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The turnout by Otago voters in the recent Southern District Health Board elections was the fourth highest in the country, but the Southland percentage was below the national average.
In Otago, 54.3% of voters used their opportunity to elect four members.
In the Southland constituency, 46.1% cast votes for the three available seats.
The national average was 48.4%, up about 6% on the 2007 elections.
The newly merged board is the only one in the country to have two constituencies and, when the figures are combined, they give a voting turnout of 51.25% of electors for the whole board area.
Apart from Southland, all other South Island boards had a turnout over 50%, with South Canterbury participation the highest across the country on 56.5%.
The board with the least interest from voters was Waikato (38.7%), followed by Capital and Coast (39.6%).
While Southlanders may not have turned out in high numbers to vote, when they did they showed they knew what they were doing, recording the highest percentage of valid votes in the country on 92.9%, an improvement of more than 10% on Southland's 2007 results.
Otago voters were still above the national average for valid votes, with 88% of voters getting it right, compared with the national 84%.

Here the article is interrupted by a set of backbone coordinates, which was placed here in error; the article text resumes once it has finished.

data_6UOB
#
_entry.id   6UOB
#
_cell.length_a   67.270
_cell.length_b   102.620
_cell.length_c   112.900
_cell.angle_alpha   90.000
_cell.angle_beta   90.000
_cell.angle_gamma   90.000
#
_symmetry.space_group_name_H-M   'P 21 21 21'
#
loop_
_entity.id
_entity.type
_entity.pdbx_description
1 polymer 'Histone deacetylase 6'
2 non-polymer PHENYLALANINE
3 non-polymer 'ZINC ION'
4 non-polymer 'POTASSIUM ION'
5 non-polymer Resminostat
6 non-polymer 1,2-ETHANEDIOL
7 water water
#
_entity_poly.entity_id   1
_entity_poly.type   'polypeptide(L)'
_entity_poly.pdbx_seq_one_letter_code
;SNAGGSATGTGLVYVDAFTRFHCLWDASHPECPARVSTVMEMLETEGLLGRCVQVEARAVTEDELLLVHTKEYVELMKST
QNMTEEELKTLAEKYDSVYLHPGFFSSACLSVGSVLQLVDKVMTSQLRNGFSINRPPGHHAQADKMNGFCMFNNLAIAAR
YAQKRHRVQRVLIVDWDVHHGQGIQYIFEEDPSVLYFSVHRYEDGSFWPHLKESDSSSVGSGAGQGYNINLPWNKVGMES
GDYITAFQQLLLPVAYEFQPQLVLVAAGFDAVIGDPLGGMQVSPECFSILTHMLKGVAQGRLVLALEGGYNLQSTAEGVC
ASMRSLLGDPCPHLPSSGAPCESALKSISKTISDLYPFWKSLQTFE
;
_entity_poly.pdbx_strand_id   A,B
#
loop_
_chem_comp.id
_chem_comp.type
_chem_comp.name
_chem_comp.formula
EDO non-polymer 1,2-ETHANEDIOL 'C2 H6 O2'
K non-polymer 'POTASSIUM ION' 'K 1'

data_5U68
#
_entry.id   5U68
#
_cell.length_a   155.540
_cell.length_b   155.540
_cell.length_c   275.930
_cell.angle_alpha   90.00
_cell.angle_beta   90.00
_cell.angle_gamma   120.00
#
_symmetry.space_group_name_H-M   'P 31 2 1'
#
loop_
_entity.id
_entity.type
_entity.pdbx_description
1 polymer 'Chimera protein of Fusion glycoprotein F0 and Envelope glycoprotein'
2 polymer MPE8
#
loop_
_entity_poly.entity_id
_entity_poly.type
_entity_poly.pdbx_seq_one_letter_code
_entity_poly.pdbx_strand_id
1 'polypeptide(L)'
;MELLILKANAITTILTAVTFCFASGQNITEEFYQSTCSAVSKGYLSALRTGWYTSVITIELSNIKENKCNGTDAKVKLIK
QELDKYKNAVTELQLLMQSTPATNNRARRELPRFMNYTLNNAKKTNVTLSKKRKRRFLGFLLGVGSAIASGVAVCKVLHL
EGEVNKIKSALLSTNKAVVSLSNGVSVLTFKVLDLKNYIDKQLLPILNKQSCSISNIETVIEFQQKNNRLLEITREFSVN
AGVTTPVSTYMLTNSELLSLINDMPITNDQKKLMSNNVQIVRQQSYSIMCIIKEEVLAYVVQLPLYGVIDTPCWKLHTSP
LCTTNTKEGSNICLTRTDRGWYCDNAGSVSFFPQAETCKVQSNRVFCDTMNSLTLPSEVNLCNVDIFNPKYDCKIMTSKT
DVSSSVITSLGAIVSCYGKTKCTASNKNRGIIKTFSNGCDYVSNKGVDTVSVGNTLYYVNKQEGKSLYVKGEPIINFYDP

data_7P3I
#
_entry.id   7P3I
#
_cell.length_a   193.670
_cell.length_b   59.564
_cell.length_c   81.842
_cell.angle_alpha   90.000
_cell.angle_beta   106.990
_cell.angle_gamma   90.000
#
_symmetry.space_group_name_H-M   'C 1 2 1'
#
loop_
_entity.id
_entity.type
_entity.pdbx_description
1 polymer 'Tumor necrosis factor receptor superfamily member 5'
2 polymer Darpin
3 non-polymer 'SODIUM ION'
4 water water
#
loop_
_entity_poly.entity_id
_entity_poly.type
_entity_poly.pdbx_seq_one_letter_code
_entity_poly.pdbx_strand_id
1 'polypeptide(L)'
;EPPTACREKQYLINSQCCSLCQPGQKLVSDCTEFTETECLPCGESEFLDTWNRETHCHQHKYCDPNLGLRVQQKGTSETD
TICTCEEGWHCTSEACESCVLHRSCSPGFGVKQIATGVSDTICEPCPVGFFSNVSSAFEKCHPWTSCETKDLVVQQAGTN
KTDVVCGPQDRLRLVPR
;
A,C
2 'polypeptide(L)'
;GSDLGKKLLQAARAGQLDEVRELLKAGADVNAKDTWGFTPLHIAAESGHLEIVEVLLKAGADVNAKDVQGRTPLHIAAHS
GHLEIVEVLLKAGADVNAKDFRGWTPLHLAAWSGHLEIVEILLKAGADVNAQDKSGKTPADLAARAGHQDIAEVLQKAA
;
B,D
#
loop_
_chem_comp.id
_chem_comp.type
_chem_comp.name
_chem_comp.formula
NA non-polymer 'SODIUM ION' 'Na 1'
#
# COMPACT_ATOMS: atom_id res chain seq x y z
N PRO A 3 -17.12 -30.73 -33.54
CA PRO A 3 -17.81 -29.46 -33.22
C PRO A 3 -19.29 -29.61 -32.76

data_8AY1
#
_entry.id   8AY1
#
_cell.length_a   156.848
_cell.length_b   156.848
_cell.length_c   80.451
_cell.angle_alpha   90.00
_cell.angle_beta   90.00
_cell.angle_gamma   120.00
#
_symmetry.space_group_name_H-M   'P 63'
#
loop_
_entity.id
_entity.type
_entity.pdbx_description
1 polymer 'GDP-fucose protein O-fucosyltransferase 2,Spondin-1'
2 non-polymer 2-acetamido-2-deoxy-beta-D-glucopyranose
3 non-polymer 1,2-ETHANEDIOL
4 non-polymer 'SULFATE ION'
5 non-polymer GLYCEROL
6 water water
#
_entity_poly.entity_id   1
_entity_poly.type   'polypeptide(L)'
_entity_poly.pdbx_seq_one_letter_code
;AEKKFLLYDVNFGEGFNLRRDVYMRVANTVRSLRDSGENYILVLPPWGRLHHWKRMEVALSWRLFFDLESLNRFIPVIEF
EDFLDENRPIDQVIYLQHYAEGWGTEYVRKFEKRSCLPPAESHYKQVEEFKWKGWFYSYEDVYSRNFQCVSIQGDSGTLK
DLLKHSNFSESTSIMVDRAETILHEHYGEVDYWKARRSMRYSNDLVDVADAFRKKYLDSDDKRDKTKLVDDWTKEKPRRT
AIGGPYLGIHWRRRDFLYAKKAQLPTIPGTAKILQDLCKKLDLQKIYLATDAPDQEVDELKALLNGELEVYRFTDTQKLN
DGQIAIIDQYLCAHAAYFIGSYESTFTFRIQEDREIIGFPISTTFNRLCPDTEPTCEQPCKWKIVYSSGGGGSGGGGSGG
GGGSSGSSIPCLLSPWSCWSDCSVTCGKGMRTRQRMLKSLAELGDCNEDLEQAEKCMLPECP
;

Ministry of Health manager of governance and Crown entities David Pannett said the national figures showed that in the past two elections the percentage of valid votes had increased by 1% to 84%, but this year the number of informal votes had dropped several percent to 5.8%.
This suggested that voters, with their third single transferable vote (STV) election, were "getting the hang of it".
Also, with smaller numbers of candidates in some areas, people had found it easier.
In the past, where there were two columns of candidates, one of the common errors noted was that people ranked each column, rather than ranking candidates as a complete group.
While the percentage of blank votes was up 1.4% on 10.2%, one of the possible reasons for that was that in areas where there were strong mayoral contests, some voters may have chosen to vote for the mayoralty and little else.
Supporting that theory, Auckland District Health Board had the highest percentage of blank votes cast on 14.9%, followed by another board in the Auckland super-city area, Waitemata (11.7%).
In the past, one of the common reasons people gave for not voting for health boards was that they did not know enough about the candidates.
In this election, candidates had been able to put out extra information online on the Local Government OnLine website, something which could have been helpful to increase information to the voter.
Improving participation in board elections was "a work in progress" and was among the issues being addressed by the Society of Local Government Managers electoral working party.
This group included experienced electoral officers, representatives from the ministry, district health boards and Local Government NZ.
Mr Pannett said a joint approach worked better than each sticking to their "own little patch".
At this stage, it is not known when the four ministerial appointees will be announced for each board.
Mr Pannett said announcements would be made before the new boards took office in early December, but no time was available.
In the past, board chairmen and their deputies have been announced ahead of the other appointees.